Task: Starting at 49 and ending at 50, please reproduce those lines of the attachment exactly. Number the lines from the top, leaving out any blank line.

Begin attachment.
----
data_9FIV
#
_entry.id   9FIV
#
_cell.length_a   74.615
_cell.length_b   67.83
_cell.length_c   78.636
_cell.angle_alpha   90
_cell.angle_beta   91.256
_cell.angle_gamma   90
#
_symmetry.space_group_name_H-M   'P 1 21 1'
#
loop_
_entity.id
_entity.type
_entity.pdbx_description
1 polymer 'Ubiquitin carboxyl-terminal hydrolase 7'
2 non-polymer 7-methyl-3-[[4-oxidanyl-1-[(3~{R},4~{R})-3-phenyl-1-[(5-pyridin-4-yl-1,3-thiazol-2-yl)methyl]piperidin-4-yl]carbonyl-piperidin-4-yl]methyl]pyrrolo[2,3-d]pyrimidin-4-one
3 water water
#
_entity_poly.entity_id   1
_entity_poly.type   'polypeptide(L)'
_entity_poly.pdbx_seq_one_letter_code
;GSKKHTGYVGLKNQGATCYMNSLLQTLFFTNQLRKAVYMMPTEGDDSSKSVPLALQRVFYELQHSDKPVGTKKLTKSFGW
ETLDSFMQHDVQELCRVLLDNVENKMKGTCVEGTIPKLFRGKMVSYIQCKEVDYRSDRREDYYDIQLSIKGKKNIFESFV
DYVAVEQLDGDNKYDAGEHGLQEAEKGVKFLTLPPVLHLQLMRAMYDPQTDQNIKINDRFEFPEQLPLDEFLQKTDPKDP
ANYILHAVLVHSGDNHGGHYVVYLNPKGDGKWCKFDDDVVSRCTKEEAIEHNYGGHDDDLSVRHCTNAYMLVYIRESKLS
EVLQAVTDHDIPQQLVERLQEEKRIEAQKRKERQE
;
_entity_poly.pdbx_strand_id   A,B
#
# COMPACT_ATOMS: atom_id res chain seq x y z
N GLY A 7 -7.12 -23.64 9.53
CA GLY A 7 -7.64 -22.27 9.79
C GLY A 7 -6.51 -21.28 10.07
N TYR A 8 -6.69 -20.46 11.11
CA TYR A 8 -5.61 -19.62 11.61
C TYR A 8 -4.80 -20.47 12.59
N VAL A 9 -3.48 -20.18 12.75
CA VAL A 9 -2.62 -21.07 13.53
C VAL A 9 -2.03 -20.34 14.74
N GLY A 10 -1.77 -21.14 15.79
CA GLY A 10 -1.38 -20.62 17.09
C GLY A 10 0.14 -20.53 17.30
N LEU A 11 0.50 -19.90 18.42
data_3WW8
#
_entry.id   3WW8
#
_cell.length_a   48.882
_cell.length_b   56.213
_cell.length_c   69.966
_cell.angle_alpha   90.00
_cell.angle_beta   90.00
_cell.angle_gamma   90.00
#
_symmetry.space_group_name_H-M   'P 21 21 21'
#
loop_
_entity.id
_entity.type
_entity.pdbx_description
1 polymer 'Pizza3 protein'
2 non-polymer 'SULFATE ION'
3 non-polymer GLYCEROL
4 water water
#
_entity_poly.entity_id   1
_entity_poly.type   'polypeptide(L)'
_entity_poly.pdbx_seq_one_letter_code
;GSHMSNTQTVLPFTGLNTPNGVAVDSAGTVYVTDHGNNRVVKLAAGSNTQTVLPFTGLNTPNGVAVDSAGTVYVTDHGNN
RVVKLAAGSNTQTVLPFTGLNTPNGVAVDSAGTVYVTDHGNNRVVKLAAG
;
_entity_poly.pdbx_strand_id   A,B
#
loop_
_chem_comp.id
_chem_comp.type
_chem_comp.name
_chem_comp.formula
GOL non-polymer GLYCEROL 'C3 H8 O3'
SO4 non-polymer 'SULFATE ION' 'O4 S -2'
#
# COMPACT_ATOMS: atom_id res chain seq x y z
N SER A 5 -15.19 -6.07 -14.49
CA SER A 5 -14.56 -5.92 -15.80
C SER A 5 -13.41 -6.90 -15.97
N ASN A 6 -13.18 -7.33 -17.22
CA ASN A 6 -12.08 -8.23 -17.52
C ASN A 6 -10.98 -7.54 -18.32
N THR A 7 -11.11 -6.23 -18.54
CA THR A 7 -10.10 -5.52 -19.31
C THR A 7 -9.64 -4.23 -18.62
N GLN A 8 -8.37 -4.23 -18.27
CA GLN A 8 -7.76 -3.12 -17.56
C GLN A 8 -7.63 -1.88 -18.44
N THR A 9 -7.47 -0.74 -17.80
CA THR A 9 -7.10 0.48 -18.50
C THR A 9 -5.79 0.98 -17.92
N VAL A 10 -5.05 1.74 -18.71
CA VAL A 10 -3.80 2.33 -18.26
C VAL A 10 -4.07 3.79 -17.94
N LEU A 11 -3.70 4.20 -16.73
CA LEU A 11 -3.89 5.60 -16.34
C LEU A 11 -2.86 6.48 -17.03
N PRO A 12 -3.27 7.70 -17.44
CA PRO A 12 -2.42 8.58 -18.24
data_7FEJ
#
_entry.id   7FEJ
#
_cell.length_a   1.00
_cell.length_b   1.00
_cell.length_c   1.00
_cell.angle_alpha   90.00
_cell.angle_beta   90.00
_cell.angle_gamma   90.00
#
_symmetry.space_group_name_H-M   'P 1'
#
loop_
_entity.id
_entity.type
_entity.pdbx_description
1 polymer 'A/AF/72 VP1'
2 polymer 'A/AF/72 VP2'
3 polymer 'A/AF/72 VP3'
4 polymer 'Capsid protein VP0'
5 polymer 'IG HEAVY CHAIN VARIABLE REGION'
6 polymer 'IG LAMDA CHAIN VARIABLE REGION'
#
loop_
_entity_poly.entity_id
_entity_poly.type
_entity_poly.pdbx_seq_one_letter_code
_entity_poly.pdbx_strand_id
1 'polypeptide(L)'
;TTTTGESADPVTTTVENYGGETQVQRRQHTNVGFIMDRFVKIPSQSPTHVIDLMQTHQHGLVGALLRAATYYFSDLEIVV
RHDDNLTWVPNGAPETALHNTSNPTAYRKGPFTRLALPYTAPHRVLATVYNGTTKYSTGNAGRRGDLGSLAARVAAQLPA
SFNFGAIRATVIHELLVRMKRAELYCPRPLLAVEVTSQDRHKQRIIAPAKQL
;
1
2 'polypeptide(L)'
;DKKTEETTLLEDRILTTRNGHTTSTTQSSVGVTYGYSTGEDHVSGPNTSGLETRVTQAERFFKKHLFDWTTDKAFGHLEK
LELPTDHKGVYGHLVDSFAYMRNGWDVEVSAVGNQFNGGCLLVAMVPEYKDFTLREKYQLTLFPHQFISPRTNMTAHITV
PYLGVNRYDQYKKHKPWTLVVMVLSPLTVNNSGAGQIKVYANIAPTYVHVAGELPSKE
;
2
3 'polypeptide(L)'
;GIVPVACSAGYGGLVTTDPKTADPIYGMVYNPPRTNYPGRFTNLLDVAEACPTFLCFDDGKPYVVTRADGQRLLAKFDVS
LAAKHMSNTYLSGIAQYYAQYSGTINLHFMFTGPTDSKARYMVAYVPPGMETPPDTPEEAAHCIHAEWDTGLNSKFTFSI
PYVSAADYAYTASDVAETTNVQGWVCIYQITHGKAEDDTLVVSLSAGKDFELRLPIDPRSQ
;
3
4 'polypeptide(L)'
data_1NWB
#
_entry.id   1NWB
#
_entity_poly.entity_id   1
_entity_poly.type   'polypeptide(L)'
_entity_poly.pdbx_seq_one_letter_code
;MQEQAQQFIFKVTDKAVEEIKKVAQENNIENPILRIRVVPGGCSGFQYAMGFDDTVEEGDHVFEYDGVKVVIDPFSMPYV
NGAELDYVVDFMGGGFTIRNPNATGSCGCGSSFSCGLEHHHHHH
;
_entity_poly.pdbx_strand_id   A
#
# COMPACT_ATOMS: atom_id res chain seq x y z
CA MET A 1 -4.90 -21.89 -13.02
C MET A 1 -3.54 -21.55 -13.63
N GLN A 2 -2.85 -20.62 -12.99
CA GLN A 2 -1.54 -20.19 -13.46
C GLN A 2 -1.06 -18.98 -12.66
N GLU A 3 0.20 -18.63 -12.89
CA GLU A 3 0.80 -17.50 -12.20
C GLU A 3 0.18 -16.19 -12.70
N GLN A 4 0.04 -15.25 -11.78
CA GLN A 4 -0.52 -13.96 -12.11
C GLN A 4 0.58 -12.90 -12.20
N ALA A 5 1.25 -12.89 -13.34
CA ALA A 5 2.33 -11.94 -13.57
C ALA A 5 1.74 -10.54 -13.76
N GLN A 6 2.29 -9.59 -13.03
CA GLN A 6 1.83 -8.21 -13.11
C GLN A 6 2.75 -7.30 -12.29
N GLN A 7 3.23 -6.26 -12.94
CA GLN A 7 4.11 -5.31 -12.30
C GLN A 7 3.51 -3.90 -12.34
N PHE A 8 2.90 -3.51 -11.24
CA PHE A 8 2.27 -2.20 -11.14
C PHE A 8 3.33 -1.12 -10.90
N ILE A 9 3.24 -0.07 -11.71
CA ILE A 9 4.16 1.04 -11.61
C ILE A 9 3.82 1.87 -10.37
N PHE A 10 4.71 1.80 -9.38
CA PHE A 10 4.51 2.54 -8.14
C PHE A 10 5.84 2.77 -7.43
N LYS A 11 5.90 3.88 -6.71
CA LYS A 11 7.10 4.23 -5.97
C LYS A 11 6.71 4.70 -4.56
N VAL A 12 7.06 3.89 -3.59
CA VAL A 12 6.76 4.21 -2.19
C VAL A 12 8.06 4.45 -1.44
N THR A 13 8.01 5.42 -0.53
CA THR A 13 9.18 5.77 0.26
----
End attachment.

_entry.id   3WW8
#